On August 4, 1578, in an ill-conceived attempt to wrest Morocco back from the hands of the infidel Moors, King Sebastian of Portugal led his troops to slaughter and was himself slain. Sixteen years later, King Sebastian rose again. In one of the most famous of European impostures, Gabriel de Espinosa, an ex-soldier and baker by trade-and most likely under the guidance of a distinguished Portuguese friar-appeared in a Spanish convent town passing himself off as the lost monarch. The principals, along with a large cast of nuns, monks, and servants, were confined and questioned for nearly a year as a crew of judges tried to unravel the story, but the culprits went to their deaths with many questions left unanswered.Ruth MacKay recalls this conspiracy, marked both by scheming and absurdity, and the legal inquest that followed, to show how stories of this kind are conceived, told, circulated, and believed. She reveals how the story of Sebastian, supposedly in hiding and planning to return to claim his crown, was lodged among other familiar stories: prophecies of returned leaders, nuns kept against their will, kidnappings by Moors, miraculous escapes, and monarchs who die for their country. As MacKay demonstrates, the conspiracy could not have succeeded without the circulation of news, the retellings of the fatal battle in well-read chronicles, and the networks of rumors and correspondents, all sharing the hope or belief that Sebastian had survived and would one day return.ÿÿÿÿÿÿÿÿÿÿÿ With its royal intrigues, ambitious artisans, dissatisfied religious women, and corrupt clergy, The Baker Who Pretended to Be King of Portugal will undoubtedly captivate readers as it sheds new light on the intricate political and cultural relations between Spain and Portugal in the early modern period and the often elusive nature of historical truth.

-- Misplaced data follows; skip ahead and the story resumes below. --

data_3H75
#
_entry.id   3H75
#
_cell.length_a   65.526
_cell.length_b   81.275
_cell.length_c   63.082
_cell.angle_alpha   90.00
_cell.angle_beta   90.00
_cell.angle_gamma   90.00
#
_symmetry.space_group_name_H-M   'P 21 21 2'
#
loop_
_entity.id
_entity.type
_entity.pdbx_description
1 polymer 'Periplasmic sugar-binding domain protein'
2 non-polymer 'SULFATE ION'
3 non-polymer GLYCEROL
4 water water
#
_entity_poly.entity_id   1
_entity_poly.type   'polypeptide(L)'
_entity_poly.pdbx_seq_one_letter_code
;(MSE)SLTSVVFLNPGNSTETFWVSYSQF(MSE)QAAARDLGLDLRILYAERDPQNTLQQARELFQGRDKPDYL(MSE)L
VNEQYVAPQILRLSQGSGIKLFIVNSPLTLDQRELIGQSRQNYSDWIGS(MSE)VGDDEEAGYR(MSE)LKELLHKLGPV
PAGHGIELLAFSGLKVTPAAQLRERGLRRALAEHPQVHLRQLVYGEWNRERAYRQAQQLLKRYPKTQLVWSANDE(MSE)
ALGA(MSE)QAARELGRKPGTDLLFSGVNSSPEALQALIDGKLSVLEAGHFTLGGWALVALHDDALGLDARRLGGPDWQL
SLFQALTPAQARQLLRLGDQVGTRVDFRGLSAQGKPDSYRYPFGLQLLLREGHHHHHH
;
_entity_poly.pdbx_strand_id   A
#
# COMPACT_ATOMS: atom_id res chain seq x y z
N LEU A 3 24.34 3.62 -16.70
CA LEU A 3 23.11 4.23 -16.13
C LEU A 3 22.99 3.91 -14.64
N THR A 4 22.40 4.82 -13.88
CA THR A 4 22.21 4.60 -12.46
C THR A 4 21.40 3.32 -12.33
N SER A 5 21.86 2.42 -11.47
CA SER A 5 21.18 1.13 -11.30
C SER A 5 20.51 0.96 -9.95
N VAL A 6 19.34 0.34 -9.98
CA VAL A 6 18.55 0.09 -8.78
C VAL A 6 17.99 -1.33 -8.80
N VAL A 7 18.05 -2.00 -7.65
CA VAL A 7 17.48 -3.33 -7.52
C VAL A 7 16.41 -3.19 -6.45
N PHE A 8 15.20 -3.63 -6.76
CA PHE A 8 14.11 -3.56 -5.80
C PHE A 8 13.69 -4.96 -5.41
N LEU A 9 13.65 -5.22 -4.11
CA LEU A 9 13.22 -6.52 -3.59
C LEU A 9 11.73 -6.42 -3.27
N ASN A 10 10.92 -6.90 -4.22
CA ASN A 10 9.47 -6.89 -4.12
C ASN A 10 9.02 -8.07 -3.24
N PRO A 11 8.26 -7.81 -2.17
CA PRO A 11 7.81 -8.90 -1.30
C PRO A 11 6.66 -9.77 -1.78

"Ruth MacKay draws upon a wealth of new materials culled from various archives, both Spanish and Portuguese, together with an array of printed primary sources-chronicles, spiritual treatises, ambassadorial reports, etc.-to offer new insights into the gripping tale of the pastelero de Madrigal. Her account of the young King Sebastian and his 1578 death in Morocco at the fabled 'Battle of the Three Kings' is by far the best I have ever read. The Baker Who Pretended to Be King of Portugal is beautifully crafted and a true delight to read." -Richard L. Kagan, Johns Hopkins University"
Number Of Pages: 312
Published: 21st May 2012
Dimensions (cm): 22.2 x 15.5 x 2.606
Weight (kg): 0.528